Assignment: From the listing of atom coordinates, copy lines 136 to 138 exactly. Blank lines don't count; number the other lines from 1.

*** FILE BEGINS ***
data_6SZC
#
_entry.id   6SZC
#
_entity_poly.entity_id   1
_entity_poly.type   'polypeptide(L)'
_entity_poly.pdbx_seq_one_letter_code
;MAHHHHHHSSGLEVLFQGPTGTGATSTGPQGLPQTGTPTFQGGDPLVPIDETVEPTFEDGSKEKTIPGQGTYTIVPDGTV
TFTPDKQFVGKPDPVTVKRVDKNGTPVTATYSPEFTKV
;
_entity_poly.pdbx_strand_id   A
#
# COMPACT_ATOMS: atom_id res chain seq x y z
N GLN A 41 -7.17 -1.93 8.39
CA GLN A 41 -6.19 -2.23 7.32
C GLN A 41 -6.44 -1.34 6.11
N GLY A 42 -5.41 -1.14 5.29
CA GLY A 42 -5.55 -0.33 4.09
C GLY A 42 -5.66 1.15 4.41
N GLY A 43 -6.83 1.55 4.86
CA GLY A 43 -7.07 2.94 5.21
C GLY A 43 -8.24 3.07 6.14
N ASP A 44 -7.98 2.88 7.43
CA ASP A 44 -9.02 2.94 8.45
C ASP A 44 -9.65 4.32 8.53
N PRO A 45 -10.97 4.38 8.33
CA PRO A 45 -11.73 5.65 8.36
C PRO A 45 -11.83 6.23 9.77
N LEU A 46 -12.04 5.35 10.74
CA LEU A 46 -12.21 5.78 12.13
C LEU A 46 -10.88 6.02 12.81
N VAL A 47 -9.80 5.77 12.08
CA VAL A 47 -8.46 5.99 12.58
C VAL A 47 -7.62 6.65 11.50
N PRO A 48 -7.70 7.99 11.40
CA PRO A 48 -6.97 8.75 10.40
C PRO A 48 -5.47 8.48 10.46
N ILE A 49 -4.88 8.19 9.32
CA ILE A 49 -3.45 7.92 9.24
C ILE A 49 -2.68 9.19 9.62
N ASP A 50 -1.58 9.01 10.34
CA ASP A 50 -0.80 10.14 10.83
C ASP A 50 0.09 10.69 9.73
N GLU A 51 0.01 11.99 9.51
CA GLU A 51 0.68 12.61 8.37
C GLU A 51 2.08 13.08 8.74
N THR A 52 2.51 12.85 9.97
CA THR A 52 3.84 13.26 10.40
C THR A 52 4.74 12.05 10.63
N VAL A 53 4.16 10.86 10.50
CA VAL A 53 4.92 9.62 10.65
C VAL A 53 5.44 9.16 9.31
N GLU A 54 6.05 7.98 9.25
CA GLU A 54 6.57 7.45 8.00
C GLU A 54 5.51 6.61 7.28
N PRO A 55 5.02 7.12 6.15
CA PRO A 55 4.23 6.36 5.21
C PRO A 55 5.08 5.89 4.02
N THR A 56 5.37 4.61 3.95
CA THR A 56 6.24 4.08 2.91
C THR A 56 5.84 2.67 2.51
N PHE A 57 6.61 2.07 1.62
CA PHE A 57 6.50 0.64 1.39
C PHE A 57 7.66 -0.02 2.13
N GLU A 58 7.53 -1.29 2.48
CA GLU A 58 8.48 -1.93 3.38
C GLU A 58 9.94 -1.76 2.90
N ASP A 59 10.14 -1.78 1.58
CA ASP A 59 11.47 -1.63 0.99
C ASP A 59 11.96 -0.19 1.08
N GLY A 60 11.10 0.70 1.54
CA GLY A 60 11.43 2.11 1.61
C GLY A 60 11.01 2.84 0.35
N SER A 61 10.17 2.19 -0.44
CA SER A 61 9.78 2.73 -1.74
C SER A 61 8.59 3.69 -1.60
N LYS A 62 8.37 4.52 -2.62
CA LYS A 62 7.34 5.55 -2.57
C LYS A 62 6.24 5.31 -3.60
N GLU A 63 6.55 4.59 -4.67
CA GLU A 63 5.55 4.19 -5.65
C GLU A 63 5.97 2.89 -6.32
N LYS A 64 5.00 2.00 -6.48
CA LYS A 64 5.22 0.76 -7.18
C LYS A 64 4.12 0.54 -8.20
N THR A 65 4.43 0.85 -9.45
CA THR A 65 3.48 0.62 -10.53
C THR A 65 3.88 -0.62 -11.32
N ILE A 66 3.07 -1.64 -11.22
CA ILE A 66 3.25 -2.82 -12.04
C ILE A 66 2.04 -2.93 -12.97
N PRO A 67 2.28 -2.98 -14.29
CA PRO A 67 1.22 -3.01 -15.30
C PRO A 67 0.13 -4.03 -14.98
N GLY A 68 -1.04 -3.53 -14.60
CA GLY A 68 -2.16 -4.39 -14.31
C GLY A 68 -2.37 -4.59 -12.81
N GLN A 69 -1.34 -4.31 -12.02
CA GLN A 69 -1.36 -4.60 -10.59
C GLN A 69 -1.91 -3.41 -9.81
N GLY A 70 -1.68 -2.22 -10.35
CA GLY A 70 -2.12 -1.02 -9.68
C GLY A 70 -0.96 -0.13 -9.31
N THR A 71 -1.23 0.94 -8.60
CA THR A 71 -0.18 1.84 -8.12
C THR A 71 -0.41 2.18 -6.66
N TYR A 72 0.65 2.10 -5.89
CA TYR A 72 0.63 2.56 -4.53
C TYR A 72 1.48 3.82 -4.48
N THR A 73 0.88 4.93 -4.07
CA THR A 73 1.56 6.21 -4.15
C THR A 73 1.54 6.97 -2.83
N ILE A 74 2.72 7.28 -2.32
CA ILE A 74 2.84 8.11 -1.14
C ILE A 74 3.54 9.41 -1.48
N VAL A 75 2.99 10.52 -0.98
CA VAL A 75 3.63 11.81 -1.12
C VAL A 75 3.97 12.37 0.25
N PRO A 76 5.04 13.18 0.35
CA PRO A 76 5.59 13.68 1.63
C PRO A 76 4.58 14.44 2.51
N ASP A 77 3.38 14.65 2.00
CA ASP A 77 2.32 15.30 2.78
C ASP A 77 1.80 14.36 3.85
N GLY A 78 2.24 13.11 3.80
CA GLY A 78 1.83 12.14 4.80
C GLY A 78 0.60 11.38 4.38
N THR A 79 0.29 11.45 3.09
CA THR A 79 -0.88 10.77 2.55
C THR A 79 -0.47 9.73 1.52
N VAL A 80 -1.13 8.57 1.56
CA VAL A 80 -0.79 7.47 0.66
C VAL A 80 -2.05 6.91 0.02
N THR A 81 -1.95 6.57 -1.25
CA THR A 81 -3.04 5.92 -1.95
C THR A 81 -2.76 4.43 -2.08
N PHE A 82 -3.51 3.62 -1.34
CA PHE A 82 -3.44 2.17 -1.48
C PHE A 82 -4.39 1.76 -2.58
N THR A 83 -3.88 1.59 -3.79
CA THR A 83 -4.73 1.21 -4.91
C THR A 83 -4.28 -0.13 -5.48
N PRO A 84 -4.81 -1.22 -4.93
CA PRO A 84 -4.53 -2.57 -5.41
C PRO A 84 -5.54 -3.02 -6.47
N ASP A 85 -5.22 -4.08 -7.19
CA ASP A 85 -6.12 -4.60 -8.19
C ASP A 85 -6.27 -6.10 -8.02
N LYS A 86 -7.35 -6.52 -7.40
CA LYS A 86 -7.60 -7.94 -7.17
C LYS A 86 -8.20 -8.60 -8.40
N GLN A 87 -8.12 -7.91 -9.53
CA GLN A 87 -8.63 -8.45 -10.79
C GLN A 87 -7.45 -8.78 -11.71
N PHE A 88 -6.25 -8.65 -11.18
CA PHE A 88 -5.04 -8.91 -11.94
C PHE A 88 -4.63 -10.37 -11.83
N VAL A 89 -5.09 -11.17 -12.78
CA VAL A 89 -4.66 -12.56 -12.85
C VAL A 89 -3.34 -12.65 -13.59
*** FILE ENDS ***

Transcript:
C THR A 81 -2.76 4.43 -2.08
N PHE A 82 -3.51 3.62 -1.34
CA PHE A 82 -3.44 2.17 -1.48